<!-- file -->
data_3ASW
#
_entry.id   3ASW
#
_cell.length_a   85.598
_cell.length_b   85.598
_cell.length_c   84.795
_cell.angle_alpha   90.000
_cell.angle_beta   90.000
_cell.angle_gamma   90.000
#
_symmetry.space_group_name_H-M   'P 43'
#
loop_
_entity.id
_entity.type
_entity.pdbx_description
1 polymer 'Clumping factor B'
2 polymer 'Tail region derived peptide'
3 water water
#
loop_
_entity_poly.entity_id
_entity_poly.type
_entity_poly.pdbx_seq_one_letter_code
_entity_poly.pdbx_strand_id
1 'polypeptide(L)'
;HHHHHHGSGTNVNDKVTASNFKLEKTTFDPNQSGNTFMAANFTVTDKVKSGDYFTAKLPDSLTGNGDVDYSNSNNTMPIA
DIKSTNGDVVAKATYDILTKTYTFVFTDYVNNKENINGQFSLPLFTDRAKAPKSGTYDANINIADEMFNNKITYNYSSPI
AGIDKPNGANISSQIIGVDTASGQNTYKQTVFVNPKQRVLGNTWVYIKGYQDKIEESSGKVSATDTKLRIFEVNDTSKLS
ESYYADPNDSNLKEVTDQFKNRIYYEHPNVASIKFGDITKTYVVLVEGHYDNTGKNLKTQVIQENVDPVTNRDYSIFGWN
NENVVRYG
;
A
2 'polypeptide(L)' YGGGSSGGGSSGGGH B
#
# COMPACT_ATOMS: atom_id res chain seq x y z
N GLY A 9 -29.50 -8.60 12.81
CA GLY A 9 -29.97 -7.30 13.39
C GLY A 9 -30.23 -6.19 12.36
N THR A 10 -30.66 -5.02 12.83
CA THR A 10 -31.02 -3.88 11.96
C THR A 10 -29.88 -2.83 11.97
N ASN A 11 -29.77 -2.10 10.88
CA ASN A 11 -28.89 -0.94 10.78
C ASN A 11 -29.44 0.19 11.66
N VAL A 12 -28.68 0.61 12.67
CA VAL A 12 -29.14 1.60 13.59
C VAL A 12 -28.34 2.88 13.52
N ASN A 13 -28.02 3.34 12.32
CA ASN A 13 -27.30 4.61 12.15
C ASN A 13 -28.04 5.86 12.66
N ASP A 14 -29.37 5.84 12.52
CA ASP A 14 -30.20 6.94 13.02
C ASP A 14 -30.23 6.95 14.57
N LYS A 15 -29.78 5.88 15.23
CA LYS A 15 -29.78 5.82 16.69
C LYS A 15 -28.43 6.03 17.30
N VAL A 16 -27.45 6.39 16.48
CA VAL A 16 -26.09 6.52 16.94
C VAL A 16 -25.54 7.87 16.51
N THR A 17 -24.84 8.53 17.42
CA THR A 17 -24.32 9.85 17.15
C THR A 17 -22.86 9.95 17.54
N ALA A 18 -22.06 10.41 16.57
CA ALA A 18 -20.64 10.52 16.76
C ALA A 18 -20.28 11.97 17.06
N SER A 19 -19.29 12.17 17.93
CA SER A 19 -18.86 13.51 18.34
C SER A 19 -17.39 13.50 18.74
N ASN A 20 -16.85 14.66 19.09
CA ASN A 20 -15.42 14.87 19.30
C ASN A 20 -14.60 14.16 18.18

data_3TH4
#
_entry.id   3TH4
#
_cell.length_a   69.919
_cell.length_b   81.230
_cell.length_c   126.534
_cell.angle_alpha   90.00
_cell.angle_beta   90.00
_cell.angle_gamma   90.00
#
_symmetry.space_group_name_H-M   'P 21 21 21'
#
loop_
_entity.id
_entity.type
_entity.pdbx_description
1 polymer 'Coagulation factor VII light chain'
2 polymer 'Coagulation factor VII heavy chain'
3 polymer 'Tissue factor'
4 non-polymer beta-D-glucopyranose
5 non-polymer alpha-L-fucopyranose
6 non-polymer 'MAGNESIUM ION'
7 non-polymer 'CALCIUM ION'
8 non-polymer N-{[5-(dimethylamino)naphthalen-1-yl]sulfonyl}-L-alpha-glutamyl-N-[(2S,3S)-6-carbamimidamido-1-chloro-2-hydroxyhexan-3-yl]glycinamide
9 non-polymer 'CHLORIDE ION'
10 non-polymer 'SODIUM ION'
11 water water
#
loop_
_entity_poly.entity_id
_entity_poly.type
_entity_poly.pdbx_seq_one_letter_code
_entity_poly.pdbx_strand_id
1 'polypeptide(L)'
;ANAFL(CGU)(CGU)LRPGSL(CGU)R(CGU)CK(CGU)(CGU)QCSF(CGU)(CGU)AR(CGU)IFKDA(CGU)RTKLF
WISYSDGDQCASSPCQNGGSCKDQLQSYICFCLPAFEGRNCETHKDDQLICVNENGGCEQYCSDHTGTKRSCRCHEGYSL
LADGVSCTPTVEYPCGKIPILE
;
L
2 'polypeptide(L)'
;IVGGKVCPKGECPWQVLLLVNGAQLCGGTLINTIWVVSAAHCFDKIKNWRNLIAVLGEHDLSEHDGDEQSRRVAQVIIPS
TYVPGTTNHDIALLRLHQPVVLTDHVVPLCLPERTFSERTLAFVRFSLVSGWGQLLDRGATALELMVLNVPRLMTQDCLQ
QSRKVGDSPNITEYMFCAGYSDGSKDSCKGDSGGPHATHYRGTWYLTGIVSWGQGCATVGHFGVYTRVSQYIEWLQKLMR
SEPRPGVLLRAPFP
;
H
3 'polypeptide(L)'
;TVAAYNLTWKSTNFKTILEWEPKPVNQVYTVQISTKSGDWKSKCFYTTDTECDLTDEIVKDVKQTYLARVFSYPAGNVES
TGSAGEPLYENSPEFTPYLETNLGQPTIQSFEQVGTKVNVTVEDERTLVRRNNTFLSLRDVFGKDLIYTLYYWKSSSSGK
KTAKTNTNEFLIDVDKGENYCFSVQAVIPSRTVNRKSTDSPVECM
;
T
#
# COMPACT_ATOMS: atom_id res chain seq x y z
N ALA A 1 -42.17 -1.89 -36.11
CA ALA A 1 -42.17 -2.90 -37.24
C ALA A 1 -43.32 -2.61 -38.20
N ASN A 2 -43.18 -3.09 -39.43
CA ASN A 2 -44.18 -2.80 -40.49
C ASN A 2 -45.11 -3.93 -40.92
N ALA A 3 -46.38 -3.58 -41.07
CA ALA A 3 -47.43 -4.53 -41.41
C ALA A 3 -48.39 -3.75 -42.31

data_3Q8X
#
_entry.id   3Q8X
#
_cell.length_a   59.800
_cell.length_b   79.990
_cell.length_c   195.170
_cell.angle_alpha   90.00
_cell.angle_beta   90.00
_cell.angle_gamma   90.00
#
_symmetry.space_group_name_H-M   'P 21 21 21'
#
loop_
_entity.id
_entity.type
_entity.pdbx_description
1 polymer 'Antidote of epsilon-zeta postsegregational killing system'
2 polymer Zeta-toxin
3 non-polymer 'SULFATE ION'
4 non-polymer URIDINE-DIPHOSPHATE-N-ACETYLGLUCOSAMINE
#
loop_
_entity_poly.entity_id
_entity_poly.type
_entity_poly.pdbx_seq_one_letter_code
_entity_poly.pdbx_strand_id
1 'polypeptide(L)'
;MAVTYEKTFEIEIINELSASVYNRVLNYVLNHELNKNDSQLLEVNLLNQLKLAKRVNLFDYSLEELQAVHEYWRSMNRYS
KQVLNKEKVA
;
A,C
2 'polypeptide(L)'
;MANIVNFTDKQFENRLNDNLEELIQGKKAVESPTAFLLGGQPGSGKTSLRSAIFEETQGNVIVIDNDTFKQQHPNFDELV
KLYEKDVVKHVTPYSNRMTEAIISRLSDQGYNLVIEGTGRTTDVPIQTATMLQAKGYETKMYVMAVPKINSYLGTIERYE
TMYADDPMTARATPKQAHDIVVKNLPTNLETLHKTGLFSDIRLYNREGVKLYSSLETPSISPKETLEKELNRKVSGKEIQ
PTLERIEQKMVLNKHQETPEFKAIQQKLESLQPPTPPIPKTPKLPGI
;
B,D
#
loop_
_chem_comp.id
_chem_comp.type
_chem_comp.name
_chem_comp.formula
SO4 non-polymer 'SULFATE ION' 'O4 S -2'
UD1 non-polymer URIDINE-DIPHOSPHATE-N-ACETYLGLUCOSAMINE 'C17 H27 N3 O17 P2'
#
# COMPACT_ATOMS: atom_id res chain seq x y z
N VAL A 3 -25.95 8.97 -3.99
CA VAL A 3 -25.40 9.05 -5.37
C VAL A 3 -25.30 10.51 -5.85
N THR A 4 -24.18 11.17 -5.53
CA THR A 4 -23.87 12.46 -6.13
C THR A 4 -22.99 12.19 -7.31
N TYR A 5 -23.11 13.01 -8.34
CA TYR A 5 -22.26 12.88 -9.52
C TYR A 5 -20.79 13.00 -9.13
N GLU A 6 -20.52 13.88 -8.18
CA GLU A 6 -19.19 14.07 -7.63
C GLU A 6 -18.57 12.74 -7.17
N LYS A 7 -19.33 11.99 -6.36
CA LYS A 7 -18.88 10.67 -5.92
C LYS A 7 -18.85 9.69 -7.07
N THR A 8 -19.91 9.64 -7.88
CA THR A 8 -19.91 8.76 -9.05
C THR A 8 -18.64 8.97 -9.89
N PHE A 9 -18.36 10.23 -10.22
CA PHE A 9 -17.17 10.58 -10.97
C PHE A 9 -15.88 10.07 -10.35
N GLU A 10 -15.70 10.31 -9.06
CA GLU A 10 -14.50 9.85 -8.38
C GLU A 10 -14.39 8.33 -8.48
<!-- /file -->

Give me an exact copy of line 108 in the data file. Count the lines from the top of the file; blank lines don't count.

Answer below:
1 'polypeptide(L)'